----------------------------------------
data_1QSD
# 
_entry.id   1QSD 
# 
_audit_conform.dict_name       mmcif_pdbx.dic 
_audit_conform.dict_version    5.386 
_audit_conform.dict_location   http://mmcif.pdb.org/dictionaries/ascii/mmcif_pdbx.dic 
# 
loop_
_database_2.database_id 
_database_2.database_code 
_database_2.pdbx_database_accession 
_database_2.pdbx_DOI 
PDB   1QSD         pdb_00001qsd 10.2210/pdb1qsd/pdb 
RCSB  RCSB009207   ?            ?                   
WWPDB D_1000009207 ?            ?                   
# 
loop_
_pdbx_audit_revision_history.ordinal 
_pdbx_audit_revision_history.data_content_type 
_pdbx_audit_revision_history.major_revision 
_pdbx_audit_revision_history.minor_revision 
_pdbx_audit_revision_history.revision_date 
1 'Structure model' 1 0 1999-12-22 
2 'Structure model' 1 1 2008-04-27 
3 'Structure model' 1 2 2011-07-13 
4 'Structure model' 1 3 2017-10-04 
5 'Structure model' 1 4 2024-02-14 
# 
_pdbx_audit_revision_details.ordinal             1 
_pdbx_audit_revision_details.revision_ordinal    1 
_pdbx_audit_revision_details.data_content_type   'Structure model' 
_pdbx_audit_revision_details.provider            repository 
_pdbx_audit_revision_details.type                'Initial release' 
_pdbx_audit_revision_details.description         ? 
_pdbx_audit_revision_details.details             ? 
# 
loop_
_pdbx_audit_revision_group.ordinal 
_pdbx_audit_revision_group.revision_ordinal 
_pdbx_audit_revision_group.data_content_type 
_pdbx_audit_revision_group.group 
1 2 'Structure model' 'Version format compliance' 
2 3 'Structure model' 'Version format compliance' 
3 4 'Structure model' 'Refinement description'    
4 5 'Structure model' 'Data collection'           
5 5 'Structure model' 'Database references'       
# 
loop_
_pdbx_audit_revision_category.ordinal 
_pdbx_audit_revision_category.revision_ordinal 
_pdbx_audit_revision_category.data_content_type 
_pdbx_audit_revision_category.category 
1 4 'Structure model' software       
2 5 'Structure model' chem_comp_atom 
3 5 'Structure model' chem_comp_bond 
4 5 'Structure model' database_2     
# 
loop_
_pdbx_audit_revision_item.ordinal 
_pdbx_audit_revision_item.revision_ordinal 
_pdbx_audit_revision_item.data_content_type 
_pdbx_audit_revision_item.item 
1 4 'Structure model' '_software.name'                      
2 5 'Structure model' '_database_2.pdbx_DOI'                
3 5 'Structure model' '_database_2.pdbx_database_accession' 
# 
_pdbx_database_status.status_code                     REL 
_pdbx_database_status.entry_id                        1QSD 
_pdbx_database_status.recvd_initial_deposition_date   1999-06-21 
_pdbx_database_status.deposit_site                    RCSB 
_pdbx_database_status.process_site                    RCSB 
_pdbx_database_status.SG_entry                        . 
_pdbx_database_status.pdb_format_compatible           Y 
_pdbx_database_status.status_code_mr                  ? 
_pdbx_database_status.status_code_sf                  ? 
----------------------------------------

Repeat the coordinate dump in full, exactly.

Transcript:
data_1QSD
# 
_entry.id   1QSD 
# 
_audit_conform.dict_name       mmcif_pdbx.dic 
_audit_conform.dict_version    5.386 
_audit_conform.dict_location   http://mmcif.pdb.org/dictionaries/ascii/mmcif_pdbx.dic 
# 
loop_
_database_2.database_id 
_database_2.database_code 
_database_2.pdbx_database_accession 
_database_2.pdbx_DOI 
PDB   1QSD         pdb_00001qsd 10.2210/pdb1qsd/pdb 
RCSB  RCSB009207   ?            ?                   
WWPDB D_1000009207 ?            ?                   
# 
loop_
_pdbx_audit_revision_history.ordinal 
_pdbx_audit_revision_history.data_content_type 
_pdbx_audit_revision_history.major_revision 
_pdbx_audit_revision_history.minor_revision 
_pdbx_audit_revision_history.revision_date 
1 'Structure model' 1 0 1999-12-22 
2 'Structure model' 1 1 2008-04-27 
3 'Structure model' 1 2 2011-07-13 
4 'Structure model' 1 3 2017-10-04 
5 'Structure model' 1 4 2024-02-14 
# 
_pdbx_audit_revision_details.ordinal             1 
_pdbx_audit_revision_details.revision_ordinal    1 
_pdbx_audit_revision_details.data_content_type   'Structure model' 
_pdbx_audit_revision_details.provider            repository 
_pdbx_audit_revision_details.type                'Initial release' 
_pdbx_audit_revision_details.description         ? 
_pdbx_audit_revision_details.details             ? 
# 
loop_
_pdbx_audit_revision_group.ordinal 
_pdbx_audit_revision_group.revision_ordinal 
_pdbx_audit_revision_group.data_content_type 
_pdbx_audit_revision_group.group 
1 2 'Structure model' 'Version format compliance' 
2 3 'Structure model' 'Version format compliance' 
3 4 'Structure model' 'Refinement description'    
4 5 'Structure model' 'Data collection'           
5 5 'Structure model' 'Database references'       
# 
loop_
_pdbx_audit_revision_category.ordinal 
_pdbx_audit_revision_category.revision_ordinal 
_pdbx_audit_revision_category.data_content_type 
_pdbx_audit_revision_category.category 
1 4 'Structure model' software       
2 5 'Structure model' chem_comp_atom 
3 5 'Structure model' chem_comp_bond 
4 5 'Structure model' database_2     
# 
loop_
_pdbx_audit_revision_item.ordinal 
_pdbx_audit_revision_item.revision_ordinal 
_pdbx_audit_revision_item.data_content_type 
_pdbx_audit_revision_item.item 
1 4 'Structure model' '_software.name'                      
2 5 'Structure model' '_database_2.pdbx_DOI'                
3 5 'Structure model' '_database_2.pdbx_database_accession' 
# 
_pdbx_database_status.status_code                     REL 
_pdbx_database_status.entry_id                        1QSD 
_pdbx_database_status.recvd_initial_deposition_date   1999-06-21 
_pdbx_database_status.deposit_site                    RCSB 
_pdbx_database_status.process_site                    RCSB 
_pdbx_database_status.SG_entry                        . 
_pdbx_database_status.pdb_format_compatible           Y 
_pdbx_database_status.status_code_mr                  ? 
_pdbx_database_status.status_code_sf                  ? 